Canberra's rental market is "catastrophic" for low-income earners, even with the federal government's additional welfare payments.
There were no affordable properties available to households on income support, prior to the federal government's coronavirus supplement, a new analysis has showed.
But the situation is not much better on the doubled JobSeeker payment.
According to Anglicare's annual rental affordability snapshot there were no properties in the Canberra region, including Queanbeyan, considered affordable and appropriate for people who receive JobSeeker, the parenting payment or youth allowance, prior to the federal government's increase.
While there are available properties when the coronavirus supplement of $550 extra a fortnight is taken into consideration, it was a small portion with only 2.5 per cent of properties suitable to a single person on JobSeeker.
But for a couple or a single parent on JobSeeker with two or more children under 10 there are still no affordable rentals with the supplement. There would also be no properties affordable for those on the disability support pension, where there has been no change.
The coronavirus supplement is intended to be a temporary measure applied to JobSeeker, the parenting payment and youth allowance.
St John's Care Canberra director Sarah Murdoch described the situation as "catastrophic".
She said the emergency relief organisation assisted more than 100 families a week and many had to choose between food or rent.
"While we welcome the increased JobSeeker payments and the introduction of the JobKeeper payments, the reality is that simply isn't enough affordable housing for low-income families," Ms Murdoch said.
"We also don't know what the long-term implications of COVID-19 will be for people, particularly in terms of job loss, which is one of the biggest emotional and financial stressors on families."
Each year, Anglicare analyses rentals in Canberra and Queanbyean listed on realestate.com.au, Allhomes and Gumtree to determine if those on a low income can afford them without going into financial stress.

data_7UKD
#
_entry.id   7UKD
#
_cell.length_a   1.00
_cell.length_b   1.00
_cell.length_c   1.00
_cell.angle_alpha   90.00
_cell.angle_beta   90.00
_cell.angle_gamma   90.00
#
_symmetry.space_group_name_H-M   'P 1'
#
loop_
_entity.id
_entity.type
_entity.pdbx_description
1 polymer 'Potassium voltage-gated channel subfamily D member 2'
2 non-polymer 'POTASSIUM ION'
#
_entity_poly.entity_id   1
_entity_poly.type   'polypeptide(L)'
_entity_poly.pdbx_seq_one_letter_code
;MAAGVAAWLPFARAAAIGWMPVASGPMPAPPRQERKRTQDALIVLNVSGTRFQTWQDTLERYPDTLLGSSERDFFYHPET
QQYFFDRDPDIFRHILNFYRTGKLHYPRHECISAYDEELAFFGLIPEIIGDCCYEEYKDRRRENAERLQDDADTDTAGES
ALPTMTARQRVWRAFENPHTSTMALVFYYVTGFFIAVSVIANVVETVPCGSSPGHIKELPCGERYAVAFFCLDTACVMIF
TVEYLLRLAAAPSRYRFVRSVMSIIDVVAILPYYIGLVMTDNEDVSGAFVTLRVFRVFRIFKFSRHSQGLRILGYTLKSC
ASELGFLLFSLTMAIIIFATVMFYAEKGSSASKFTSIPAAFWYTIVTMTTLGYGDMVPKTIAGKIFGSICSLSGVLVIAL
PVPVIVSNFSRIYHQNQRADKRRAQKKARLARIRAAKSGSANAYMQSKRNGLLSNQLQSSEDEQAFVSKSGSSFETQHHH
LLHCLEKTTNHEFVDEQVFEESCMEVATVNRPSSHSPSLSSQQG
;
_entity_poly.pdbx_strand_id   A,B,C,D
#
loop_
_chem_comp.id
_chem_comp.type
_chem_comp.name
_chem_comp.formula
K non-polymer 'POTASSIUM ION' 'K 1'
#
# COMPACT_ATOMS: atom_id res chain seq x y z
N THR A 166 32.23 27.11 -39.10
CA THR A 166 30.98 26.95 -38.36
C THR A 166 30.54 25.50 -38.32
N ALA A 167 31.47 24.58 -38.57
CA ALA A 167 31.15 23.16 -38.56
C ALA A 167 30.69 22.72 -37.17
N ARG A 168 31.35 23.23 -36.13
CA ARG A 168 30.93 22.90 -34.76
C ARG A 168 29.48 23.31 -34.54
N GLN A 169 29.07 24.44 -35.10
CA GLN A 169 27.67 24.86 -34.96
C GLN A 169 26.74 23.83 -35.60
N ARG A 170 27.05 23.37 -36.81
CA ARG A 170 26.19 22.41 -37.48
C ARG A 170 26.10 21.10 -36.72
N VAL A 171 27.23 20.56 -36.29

For most low-income earners, they go into financial stress when more than 30 per cent of their income is spent on rent.
The support agency analysed 1201 properties on the weekend of March 21, this was just days before the federal government announced the coronavirus income support. Fourteen housing types are analysed.
The analysis also deemed if a property is suitable for the household type, for example it has enough bedrooms for the occupants.
For Amber Jarrett, a severe shortage of affordable rentals has meant she has had to move into a one-bedroom apartment with her three children.
The single mother moved to Canberra from the South Coast last year following a relationship breakdown. She sleeps on a fold-out bed in the loungeroom while her children share a room.
At the coast, Ms Jarrett said she paid $460 a week for a huge four-bedroom house but that rent was double for a similar property in the capital.
She moved to Canberra last year to be closer to relatives. Prior to moving into the house, the family of four was forced to couch surf before they secured the transitional house through St John's Care.
"We were just couch surfing between my mum's and so forth, between three different houses throughout the week so we did that for a couple of months before I reached out to St John's," she said.
While she said she was grateful for the house, the situation was still very difficult for her family and her children had struggled.
"It's affordable but it's not practical," Ms Jarrett said.
"Although I am grateful for all the assistance and I am just grateful we've got a secure roof over our head, whether it's a long-term solution or not.
"It means I don't have to cart my kids back and forth throughout the week through different houses, wondering where we are going to sleep for the night."